There was a time when the medical strategy of social prescribing was seen as a folksy gimmick, in which a doctor would have to fill out a prescription with a garden order, or maybe a friend of a friend .
It made sense. These activities are associated with improved health, and for some, pursuing them can ease their troubles while also relieving pressure on over-burdened family doctors.
Now, the gimmick has gone mainstream. The British health system, where the strategy originated, recently adopted as a key government policy, and the last year has seen a steep rise in social prescribing in Canada as well.
This is the practice of medically prescribing non-medical treatments to improve social determinants of health, such as loneliness, despair, and poverty. Common examples of recommendations include those for exercise, social interaction, walking, gardening, cooking in groups, or taking up artistic hobbies such as painting or knitting.
Since November, for example, Quebec doctors have been able to prescribe visits to the Montreal Museum of Fine Arts.
The Royal Ontario Museum in Toronto is likewise about to launch a pilot program in January, offering free admission with a social worker, a healthcare or community professional.
The strategy is backed by theory widely seen as logical and intuitively attractive, especially for older people and the so-called worried well. Less serious ailments such as mild depression and some digestive and metabolism problems are known to respond well to exercise, for example. Social isolation is also a powerful determinant of health.
However, there is still no strong evidence of social prescribing's effectiveness, partly because studies have been small, anecdotal, qualitative and poorly designed. Some studies have shown no effect at all. But, some have found improvements in self-confidence, weight loss, emotional well-being, and other factors that affect health.
Janet Brandling, a health researcher based at the University of the West of England, Bristol, described this evidentiary uncertainty in the British Journal of General Practice. "Is it yet another unwanted role to be foisted onto (general practitioners), or a welcome path away from the medicalisation of society?"
Health care funders have adopted the strategy even in advance of widespread acceptance. In Britain, a large-scale monitoring system was recently launched to gauge the effects of social prescriptions, both in objective measures such as blood chemistry or weight, and in the subjective measures such as social connectedness.
British Prime Minister Theresa May has called this a "loneliness strategy" and "a vital first step in a national mission to end in loneliness in our lifetimes." To that end, Health Secretary Matthew Hancock has supported a serious increase in social prescribing as a way to take off the heavily burdened public health service, even going so far to say social prescribing "can be better for patients than medicine."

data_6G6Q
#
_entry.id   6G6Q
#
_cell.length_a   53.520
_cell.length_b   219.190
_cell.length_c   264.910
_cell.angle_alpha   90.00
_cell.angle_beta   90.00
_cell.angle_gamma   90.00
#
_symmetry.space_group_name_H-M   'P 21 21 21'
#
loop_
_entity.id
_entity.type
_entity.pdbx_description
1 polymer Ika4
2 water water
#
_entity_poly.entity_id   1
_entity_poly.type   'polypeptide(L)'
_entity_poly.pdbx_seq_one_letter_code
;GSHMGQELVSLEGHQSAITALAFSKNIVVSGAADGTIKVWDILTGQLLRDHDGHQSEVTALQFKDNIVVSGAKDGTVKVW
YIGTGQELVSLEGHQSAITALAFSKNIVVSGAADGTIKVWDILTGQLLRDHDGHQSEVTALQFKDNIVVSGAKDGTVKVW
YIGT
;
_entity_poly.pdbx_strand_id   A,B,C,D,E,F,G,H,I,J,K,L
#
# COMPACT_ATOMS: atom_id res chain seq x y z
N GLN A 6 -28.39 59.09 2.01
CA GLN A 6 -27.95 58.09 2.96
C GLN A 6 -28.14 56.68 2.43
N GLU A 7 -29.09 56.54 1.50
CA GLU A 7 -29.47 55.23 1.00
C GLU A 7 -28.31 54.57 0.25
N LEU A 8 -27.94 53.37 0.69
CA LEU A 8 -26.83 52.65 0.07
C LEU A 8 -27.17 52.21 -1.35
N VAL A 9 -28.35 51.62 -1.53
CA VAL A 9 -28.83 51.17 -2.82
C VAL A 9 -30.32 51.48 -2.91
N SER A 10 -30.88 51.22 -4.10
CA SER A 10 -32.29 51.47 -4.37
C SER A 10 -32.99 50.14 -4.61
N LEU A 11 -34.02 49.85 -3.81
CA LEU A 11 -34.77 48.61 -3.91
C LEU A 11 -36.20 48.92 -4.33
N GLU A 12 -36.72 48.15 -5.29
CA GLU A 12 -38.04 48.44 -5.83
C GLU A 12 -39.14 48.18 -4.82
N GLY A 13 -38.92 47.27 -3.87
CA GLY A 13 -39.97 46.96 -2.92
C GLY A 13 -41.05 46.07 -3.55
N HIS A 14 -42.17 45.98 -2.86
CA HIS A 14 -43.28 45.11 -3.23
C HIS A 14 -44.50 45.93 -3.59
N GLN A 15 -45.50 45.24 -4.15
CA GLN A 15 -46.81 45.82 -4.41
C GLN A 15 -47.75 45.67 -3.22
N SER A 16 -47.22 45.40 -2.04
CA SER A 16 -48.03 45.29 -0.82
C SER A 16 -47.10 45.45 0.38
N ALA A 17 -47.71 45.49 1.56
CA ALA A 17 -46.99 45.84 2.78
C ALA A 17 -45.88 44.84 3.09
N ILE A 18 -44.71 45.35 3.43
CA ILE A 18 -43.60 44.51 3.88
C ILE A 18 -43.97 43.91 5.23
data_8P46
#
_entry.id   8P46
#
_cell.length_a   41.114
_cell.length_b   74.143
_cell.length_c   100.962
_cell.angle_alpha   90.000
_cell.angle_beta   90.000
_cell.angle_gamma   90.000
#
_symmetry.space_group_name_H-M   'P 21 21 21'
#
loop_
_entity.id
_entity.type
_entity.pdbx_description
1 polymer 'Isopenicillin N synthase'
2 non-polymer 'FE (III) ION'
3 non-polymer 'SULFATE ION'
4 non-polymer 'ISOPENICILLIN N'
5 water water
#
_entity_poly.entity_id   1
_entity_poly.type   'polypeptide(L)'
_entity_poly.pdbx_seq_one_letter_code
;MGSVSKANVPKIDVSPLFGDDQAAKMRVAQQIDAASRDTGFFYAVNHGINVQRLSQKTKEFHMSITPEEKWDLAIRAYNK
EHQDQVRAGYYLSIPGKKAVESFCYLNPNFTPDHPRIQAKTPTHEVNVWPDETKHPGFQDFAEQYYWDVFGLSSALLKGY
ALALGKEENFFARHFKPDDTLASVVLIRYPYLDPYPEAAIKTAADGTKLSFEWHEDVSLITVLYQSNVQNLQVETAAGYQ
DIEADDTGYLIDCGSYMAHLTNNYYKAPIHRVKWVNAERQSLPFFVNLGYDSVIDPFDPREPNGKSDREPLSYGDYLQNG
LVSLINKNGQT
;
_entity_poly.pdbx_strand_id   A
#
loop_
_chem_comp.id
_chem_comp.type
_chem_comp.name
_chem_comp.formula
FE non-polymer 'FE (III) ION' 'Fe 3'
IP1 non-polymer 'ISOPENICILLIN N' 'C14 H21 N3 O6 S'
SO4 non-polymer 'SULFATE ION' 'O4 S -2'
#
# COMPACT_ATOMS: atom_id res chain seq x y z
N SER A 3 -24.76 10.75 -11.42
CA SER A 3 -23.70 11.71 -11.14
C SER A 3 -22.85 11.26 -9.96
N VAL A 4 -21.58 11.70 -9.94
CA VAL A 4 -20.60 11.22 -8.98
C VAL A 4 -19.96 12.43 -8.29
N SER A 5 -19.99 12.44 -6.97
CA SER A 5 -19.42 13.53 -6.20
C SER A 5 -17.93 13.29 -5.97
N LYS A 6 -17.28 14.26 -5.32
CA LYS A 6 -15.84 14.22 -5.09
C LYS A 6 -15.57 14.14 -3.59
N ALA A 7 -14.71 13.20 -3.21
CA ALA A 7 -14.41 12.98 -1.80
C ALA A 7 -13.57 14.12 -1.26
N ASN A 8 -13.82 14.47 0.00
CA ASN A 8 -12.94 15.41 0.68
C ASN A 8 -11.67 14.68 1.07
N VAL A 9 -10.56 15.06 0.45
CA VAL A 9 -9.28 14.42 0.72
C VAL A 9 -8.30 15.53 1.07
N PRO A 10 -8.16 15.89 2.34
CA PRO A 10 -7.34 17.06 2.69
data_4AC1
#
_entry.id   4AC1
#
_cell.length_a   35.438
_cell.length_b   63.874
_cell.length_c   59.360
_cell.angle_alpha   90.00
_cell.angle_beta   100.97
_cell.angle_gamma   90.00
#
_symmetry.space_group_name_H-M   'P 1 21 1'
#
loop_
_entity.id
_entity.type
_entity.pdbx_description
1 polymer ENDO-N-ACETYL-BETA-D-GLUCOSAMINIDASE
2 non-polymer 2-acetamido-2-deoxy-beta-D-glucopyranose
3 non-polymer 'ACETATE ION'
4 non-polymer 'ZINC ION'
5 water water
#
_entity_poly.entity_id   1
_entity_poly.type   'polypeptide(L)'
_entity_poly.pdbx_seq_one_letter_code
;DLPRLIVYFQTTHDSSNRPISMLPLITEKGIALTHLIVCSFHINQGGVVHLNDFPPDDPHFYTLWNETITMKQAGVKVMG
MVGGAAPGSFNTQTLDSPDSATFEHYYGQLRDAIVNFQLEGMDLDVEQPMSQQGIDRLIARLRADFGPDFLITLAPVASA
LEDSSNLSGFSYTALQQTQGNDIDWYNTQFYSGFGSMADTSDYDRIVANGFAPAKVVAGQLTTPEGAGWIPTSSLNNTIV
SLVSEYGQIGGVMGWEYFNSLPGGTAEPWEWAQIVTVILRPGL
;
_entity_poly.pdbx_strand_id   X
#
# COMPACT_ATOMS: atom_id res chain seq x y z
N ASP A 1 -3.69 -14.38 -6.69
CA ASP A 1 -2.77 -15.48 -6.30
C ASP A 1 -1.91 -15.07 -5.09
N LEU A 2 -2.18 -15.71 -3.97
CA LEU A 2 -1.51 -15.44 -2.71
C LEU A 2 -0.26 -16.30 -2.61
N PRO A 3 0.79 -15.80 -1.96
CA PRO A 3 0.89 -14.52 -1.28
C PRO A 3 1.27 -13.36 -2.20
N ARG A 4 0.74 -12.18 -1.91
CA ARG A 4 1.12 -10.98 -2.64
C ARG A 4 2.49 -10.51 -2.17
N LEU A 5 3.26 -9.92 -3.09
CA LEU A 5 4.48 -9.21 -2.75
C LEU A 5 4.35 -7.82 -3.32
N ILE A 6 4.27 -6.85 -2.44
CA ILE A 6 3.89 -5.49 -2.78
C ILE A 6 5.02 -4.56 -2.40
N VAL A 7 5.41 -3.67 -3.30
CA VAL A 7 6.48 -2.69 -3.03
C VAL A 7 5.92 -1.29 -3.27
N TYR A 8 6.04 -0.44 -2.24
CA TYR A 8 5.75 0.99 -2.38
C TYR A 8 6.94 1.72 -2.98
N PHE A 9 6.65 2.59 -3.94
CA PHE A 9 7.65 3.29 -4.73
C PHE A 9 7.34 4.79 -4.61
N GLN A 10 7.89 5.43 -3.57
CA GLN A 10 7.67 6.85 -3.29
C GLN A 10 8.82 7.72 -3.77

In September, Sadiq Khan, the mayor of London, included a social prescribing as part of a strategy that aims to help doctors who are in for non-medical problems.
In Ontario, the Alliance for Healthier Communities, recently launched a program to similarly measure the use and effectiveness of the social prescribing strategy.
"People can be their own best resource for their health and wellbeing, when they are connected to each other and the right services," said Kate Mulligan, director of policy and communications at the Alliance for Healthier Communities, said in a statement. "Social prescribing changes our lens from seeing individuals as patients with conditions, to understand them as people with gifts."
Nearly all patients had a history of mental health problems and were "frequent attenders" at doctors offices. Many had chronic conditions, such as irritable bowel syndrome, fibromyalgia, or chronic fatigue. Most were female, and a common thread was limited benefit from medical interventions.
A 2017 U.K. BMC Open found social prescribing "engendered feelings of control and self-confidence, reduced social isolation and had a positive impact on health-related behaviors including weight loss, healthier eating and increased physical activity." BMJ surveyed 15 other studies and found most were small, poorly designed, with a high risk of bias, lack of controls, and short on follow-up. However, the article conceded that: "Despite the clear methodological shortcomings, most evaluations presented positive conclusions."
Another study from the U.K. 's Center for Reviews and Dissemination has found no significant reduction in mental depression, although not anxiety.
"Many trends begin as great, well-intentioned ideas," Ranit Mishori, a professor of family medicine at Georgetown University School of Medicine, wrote in the Washington Post. "Before we begin proselytizing, we need to make sure that the resources are there, that we, as physicians, are well trained in how to push a change without causing any harm."